1960-1969- In my opinion, the decade of the sixties was a watershed decade. When this century is studied in the history books of the future, the 60’s will be remembered as what dramatically shaped our culture just as the Civil War helped define the 19th. Century. Consider the impact of these ten years. We landed on the moon and witnessed the British Invasion. The 60's was the decade of Vietnam, the Cuban crisis, free love and Woodstock. The 50’s were long gone; Ozzie and Harriet, Donna Reed- they became a thing of the past. Laugh In became big and so were communes among Christians. A President, Senator, and an Advocate preacher all died by assassination. The summer night of ‘68 were filled with the shrill sounds of sirens, broken glass, and of riots as the cry "burn baby burn" was heard in nearly every corner of the nation, and "YOUTH" was voted man of the year. In the church the question was asked "do we have a direction in the Lutheran Church-Missouri Synod? A split was already developing in our church body yet no one was ready for it.

1970-1979- The decade of Watergate, the end of Vietnam, and the leisure suit. Speculation is made that family union may become a thing of the past. Loyalty to country is now being questioned.

The church, in the meantime becomes active in community projects. Steel Mills close, factories and mines are shut down. Gas prices go up. The free flow of oil into American interests becomes the fuel that runs the engine of the free world. The family farm is in trouble as government regulations increase while commodity prices decrease. There is disharmony in the heartland as a new paradigm in American agriculture is introduced with much resistance. Nixon resigns while The Lutheran Church-Missouri Synod splits apart {1974-1976}. New service formats begin, while traditional churches become suspect.

1980-1989- Pride in the nation returns. Reaganomics, the fall of Communism and a split in Lutheran circles. Aids shows up in the gay community while churches claim that the devil is alive and well upon this earth and we are still twenty years away from the year 2000!

1990-1999- This decade has begun like the other previous nine decades. We have advanced in so many ways- in medicine, in computer technology; there has been an explosion of information in just the past five years…every sermon, every Bible class, every minuet of a church meeting conducted over the past 161 years of Friedheim’s history; all of the church records and so much more is currently housed in six file cabinets. That information now can be "burned" into two CD’s! The Lord has open a window to the world for us. Immigrants from China, Africa, and Eastern Europe are flooding into our area because America still remains the land of plenty. The heartland is no exception. We no longer need to do mission work traveling across the ocean there are peoples from every conceivable culture in our own back yard. When an Anglo-Saxon dies in America one takes his place due to birth or immigration. When a black man dies three take his place due to birth or immigration. When a Hispanic dies five take his place due to birth or immigration. When an Asian dies ten take his place due to birth or immigration! The face of America is changing yet the need for others to hear the Gospel has not changed!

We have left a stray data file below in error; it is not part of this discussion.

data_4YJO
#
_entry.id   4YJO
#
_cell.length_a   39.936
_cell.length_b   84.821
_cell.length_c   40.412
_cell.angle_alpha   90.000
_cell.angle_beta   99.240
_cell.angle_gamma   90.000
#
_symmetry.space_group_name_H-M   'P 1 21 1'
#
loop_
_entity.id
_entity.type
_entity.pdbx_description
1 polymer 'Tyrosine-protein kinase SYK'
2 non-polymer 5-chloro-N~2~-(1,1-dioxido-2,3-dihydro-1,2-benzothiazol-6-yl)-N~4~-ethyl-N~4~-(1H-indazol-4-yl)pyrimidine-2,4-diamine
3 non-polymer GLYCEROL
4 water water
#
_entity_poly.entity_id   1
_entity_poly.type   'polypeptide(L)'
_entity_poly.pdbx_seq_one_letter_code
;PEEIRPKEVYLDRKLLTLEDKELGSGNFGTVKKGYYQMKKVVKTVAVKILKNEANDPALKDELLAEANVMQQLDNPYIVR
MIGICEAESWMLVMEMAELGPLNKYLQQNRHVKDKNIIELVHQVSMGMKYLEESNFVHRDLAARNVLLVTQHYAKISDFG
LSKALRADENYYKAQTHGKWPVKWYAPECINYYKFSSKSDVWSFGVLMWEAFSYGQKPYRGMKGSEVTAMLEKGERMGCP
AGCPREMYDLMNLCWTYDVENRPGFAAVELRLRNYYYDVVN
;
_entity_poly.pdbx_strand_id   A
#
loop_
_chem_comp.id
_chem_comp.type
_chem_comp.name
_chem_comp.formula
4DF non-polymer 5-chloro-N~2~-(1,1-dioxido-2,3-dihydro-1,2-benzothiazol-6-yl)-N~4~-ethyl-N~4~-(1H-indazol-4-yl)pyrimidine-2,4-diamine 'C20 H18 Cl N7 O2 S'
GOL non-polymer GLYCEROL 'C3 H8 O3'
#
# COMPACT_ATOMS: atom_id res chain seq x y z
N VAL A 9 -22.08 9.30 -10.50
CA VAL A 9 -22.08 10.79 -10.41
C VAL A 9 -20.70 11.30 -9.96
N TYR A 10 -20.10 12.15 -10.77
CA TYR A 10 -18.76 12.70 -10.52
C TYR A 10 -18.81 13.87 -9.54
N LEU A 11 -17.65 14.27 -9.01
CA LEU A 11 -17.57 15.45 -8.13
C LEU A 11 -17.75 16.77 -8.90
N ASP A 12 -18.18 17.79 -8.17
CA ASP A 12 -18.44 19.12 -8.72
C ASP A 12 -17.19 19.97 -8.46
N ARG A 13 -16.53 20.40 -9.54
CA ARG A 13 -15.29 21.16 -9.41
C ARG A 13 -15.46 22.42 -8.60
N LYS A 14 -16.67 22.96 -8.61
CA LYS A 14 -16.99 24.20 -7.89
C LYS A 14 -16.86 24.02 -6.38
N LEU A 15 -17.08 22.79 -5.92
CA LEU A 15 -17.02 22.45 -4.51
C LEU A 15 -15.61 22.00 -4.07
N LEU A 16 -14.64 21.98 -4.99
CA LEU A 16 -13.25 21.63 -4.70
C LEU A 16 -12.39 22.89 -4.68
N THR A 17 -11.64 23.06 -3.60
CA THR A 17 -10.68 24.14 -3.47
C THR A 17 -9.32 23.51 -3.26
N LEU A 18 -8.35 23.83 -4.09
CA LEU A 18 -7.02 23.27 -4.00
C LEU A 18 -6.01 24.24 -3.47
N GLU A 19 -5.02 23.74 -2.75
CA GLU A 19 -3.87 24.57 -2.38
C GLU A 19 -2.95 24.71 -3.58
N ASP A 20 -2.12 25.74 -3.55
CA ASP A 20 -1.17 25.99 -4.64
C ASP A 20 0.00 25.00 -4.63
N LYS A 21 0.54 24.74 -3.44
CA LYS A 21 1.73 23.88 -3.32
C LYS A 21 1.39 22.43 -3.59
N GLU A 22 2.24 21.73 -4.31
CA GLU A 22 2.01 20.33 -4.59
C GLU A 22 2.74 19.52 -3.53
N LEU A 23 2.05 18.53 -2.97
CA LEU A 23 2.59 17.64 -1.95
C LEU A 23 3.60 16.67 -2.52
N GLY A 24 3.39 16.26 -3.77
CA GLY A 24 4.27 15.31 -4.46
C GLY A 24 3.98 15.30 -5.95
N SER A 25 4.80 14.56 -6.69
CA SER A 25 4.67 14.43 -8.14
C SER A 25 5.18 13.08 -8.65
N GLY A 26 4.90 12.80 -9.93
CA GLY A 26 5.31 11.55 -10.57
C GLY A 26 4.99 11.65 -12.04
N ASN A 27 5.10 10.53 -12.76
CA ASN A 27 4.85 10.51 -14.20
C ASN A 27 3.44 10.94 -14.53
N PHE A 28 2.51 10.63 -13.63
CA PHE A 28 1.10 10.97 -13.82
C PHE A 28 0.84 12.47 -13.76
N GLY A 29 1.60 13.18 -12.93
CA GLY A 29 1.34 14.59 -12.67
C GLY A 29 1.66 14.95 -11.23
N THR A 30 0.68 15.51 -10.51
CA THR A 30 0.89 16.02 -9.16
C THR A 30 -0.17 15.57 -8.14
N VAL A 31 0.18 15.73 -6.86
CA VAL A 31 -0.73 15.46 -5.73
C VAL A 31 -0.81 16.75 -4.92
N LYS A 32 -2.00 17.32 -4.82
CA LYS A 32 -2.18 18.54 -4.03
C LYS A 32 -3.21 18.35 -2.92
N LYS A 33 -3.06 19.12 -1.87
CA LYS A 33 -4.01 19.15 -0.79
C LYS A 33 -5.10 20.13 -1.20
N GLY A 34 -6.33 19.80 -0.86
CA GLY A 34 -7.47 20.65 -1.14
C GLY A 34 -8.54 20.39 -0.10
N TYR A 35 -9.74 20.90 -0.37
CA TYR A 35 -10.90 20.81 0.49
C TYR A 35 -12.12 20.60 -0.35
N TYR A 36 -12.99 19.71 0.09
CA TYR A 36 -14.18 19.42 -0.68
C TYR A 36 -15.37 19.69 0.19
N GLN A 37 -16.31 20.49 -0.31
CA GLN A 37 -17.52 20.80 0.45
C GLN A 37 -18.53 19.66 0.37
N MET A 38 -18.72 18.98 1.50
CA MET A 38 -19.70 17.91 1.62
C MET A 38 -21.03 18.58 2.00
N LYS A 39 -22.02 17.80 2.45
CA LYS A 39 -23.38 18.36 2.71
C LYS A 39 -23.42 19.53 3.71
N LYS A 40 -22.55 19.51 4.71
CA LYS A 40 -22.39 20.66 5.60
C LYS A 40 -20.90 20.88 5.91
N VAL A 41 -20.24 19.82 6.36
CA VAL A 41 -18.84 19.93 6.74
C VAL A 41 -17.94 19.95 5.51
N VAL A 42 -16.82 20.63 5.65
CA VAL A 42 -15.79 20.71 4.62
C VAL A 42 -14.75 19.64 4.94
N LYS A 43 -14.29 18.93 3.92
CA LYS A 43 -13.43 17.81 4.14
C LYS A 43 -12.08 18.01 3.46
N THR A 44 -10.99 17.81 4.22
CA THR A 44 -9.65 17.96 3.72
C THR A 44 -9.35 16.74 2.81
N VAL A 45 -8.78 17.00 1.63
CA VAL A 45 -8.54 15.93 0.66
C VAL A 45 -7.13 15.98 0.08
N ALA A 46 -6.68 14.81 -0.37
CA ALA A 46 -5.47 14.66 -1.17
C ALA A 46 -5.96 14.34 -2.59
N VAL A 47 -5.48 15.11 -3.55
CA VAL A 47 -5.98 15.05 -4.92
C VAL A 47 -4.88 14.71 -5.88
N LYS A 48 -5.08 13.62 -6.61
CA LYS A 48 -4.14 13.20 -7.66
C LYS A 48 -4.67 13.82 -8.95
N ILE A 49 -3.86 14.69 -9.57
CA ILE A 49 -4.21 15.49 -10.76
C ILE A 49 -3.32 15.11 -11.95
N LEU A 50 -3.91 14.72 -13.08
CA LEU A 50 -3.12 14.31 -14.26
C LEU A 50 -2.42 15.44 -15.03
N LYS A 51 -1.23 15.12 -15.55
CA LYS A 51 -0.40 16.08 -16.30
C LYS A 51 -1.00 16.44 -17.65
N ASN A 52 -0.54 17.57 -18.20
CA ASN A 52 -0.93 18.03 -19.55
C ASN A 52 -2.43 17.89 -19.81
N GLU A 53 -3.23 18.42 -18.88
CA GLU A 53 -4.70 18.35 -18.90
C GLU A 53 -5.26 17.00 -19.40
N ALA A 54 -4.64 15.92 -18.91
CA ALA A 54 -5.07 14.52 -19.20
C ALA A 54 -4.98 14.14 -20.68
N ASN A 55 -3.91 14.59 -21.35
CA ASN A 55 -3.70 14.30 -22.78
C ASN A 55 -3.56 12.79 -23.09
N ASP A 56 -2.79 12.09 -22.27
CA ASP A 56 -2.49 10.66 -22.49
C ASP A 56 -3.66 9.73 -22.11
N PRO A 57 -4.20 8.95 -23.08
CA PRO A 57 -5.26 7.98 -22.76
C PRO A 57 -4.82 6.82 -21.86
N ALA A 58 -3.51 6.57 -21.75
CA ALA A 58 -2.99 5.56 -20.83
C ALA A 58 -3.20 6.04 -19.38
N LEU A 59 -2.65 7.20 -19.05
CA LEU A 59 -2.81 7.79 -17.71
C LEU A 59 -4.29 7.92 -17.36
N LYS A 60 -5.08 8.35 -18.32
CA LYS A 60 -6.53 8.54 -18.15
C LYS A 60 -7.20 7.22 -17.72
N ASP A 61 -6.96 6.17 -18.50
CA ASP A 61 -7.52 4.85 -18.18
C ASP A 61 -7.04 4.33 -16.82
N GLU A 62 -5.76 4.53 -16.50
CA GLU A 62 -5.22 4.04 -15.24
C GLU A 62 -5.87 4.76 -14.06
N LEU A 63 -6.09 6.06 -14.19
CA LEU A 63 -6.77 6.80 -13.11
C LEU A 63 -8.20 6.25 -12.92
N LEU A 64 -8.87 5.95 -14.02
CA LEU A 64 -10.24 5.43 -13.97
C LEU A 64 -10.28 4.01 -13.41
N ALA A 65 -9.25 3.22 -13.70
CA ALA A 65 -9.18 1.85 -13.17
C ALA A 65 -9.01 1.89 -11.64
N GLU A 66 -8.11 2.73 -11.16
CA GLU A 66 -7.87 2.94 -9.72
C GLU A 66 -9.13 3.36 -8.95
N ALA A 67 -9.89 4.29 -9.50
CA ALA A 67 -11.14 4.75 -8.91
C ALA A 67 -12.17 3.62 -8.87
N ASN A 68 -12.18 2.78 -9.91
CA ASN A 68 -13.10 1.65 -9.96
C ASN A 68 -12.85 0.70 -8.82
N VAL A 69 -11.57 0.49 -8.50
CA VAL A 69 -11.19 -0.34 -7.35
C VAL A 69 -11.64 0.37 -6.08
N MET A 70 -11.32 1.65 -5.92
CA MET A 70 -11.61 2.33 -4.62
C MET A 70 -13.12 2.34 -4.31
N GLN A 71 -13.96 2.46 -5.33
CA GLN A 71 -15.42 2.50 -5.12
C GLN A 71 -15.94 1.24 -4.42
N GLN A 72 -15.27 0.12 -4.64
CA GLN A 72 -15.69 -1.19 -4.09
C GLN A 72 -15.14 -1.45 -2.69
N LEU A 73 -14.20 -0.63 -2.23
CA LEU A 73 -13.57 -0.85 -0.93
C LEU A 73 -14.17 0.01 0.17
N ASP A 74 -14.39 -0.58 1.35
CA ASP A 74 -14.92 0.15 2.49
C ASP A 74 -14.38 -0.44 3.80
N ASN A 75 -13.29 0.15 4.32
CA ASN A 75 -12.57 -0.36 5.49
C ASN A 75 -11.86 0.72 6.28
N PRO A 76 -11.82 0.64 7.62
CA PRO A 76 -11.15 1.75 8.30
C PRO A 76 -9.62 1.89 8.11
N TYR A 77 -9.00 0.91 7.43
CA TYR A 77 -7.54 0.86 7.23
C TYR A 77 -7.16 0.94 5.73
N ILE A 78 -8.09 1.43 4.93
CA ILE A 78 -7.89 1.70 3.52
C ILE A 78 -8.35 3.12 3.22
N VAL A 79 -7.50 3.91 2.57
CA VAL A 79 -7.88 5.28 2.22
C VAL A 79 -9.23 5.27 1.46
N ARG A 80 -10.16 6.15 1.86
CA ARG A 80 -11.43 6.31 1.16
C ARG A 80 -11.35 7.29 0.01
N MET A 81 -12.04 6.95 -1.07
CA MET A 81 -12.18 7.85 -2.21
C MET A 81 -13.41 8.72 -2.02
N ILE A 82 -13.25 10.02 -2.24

In the 90’s we have witnessed prosperity, growth, and also national disgrace. The church is still split and people talk of near Armageddon.

What do we say to all these things? St. Paul reminds us that "God was in Christ reconciling the world unto Himself not counting our sins against us and He has given us this message of reconciliation". As time marches on we must remember with the Psalmist "My times are in Thy hands" The little children sing "He’s got the whole world in His hands" and so He does!

We make it the habit of marking time. It helps us remain connected to what has happened in the past and it gives us some sort of mark by which to predict the future. Yet, we worship a Savior who is timeless, Who has prepared for us a place where there is no time. As we recall the changes and changes of this ever-churning world may we recall that in Him we live and move and have our being.

He will direct us. He will sustain us. For His mercy, which endures to this present day, may we thank, and praise, serve and obey Him. In Jesus’ Name. Amen. And yes, A Blessed Thanksgiving!

+ Soli Deo Gloria +